Radiology social media influencers share a variety of characteristics -- from type of degree to professional affiliations -- and there are even geographical patterns, a study published August 25 in the Journal of the American College of Radiology has found.
The findings shed light on how social media is used in radiology and underscore the need for the specialty to stay on its cutting edge, wrote a team led by Mohamed Jabal, MD, of the Mayo Clinic in Rochester, MN.
"With social media becoming a vibrant hub for the radiology community, highlighting expert leaders and trustful conduits of information in the virtual field is proving crucial," the team noted.
The affordability and accessibility of social media has revolutionized healthcare, making it easier to share medical knowledge, network, and mentor junior clinicians, the group wrote. "Influencers" -- that is, people who educate others or prompt them to action -- can "play key roles in promoting important causes and in spreading extracurricular knowledge to the radiology community, patients, students, and members of the general public who might be interested in specific fields or diseases," the authors explained.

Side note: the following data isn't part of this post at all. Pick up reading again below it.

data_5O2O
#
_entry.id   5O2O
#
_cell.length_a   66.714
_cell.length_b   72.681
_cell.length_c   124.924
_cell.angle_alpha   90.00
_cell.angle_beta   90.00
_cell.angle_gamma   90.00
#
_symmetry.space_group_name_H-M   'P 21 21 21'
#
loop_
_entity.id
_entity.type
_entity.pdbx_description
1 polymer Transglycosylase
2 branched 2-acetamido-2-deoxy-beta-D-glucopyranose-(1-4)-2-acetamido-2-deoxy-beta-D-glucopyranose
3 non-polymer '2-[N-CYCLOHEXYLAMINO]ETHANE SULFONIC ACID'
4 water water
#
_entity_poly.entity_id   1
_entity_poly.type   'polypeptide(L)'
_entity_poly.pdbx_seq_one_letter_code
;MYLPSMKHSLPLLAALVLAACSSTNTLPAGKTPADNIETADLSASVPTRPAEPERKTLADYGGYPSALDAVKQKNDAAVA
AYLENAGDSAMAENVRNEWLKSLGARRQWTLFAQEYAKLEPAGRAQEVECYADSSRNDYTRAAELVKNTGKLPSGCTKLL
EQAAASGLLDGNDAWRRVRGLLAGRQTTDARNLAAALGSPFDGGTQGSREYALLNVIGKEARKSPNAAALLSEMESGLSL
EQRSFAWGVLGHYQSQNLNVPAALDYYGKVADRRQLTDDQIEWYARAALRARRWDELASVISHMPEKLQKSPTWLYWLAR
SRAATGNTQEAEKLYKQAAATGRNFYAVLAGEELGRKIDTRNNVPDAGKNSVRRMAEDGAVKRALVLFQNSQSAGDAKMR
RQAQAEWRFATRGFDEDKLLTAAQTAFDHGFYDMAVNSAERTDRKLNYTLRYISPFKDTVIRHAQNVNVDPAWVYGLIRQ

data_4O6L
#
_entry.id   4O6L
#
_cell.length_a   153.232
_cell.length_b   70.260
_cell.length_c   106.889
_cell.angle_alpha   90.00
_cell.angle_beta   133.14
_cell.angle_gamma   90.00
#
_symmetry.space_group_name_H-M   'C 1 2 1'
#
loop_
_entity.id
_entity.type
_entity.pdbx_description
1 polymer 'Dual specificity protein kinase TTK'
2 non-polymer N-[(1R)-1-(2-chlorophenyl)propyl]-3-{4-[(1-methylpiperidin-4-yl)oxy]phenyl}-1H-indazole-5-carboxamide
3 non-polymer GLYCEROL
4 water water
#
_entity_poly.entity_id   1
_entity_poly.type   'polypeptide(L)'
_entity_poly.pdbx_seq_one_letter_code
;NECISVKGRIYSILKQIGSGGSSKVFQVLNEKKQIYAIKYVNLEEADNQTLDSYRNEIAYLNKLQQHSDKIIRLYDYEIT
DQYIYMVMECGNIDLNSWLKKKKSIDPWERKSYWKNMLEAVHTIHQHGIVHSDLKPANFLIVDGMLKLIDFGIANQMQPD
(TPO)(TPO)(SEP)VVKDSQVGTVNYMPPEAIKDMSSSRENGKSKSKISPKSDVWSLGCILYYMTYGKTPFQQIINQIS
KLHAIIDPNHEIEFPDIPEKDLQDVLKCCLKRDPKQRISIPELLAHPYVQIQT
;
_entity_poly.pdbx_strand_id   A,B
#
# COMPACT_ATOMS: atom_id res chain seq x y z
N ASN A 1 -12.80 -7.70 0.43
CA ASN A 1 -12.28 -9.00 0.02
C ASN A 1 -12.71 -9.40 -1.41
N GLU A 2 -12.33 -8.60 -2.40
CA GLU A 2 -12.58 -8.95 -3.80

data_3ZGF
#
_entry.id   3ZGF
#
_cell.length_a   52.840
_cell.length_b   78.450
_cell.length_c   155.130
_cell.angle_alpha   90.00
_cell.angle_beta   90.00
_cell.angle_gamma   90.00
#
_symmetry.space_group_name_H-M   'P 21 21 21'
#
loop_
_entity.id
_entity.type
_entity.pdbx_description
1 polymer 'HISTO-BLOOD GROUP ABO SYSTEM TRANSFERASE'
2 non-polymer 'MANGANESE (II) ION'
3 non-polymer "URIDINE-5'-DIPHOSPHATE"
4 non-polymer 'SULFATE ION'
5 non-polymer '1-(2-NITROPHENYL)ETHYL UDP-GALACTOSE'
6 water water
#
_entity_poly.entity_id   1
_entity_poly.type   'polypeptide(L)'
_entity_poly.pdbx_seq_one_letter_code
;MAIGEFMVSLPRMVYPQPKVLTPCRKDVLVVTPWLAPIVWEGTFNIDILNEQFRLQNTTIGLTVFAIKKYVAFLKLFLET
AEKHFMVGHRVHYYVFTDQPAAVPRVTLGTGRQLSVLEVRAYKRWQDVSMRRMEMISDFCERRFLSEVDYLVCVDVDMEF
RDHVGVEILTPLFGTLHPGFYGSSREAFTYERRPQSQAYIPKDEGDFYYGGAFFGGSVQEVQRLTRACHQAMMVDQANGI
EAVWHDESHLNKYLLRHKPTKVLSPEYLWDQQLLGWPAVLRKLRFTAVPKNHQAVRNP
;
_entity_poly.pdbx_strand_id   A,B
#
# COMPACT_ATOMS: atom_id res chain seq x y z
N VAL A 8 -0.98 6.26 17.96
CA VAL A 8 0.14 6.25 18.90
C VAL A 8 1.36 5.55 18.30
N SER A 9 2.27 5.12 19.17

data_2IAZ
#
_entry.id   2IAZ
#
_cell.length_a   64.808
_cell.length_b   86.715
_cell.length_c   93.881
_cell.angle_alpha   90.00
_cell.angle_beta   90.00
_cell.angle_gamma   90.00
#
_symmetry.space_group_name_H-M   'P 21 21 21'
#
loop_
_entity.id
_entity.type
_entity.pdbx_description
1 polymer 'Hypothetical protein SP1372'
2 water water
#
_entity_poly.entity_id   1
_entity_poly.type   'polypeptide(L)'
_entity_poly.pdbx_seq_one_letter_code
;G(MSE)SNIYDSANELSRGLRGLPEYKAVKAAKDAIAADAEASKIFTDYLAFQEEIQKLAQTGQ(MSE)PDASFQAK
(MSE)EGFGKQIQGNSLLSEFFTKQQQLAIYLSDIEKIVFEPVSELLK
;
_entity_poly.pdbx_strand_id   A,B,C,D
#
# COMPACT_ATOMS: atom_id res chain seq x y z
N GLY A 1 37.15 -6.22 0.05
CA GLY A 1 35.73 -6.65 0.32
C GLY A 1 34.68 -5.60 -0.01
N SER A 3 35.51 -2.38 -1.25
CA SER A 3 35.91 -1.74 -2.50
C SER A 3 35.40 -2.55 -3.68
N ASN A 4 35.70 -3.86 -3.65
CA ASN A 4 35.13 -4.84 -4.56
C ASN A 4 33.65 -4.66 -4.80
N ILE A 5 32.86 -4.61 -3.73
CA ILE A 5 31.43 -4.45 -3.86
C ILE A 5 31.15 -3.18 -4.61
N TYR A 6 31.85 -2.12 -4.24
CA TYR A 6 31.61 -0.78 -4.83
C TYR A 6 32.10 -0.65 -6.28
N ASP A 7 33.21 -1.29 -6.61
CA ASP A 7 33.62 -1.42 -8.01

Jabal and colleagues sought to explore characteristics associated with radiology influencers via a study they conducted by searching for the term "radiology" on Twitter using the Right Relevance machine-learning service. They classified top influencers by affiliated institution, area of influence, dual degree, gender, geography, influence score, medical school, physician degree, research activity, subspecialty, and title.
The team found the following regarding the top quartile of influential figures:
- 87% were physicians.
- 60% were males.
- 93% were located in the U.S.
- Prevalent backgrounds included neuroradiology (21%), abdominal imaging (12%), and artificial intelligence (11%).
Of the top 100 figures, 81% were U.S. medical school graduates, 97% held medical degrees, 28% held dual degrees, and 58% offered educational content. Most held leadership positions (58%) and academic professorship titles (70%).
The group also found that influencers were most frequently from California (13%), Massachusetts (9%), Georgia (8%), Pennsylvania (6%), and New York (5%). The top five radiologist-affiliated institutions included Emory University in Atlanta (7%); John Hopkins School of Medicine in Baltimore (4%); University of California, San Francisco (4%); the University of Pennsylvania in Philadelphia (3%); and the University of Wisconsin in Madison (3%).
The highest influence scores belonged to society leaders, mainly at the American College of Radiology (ACR), as well as chairs of departments, Jabal and colleagues reported.
Social media has a key role in positive influence in radiology, they concluded.
"Identifying the most active social media users in radiology could assist healthcare professionals and patients in following reputable figures and organizations in the field," they wrote.
The complete study can be found here.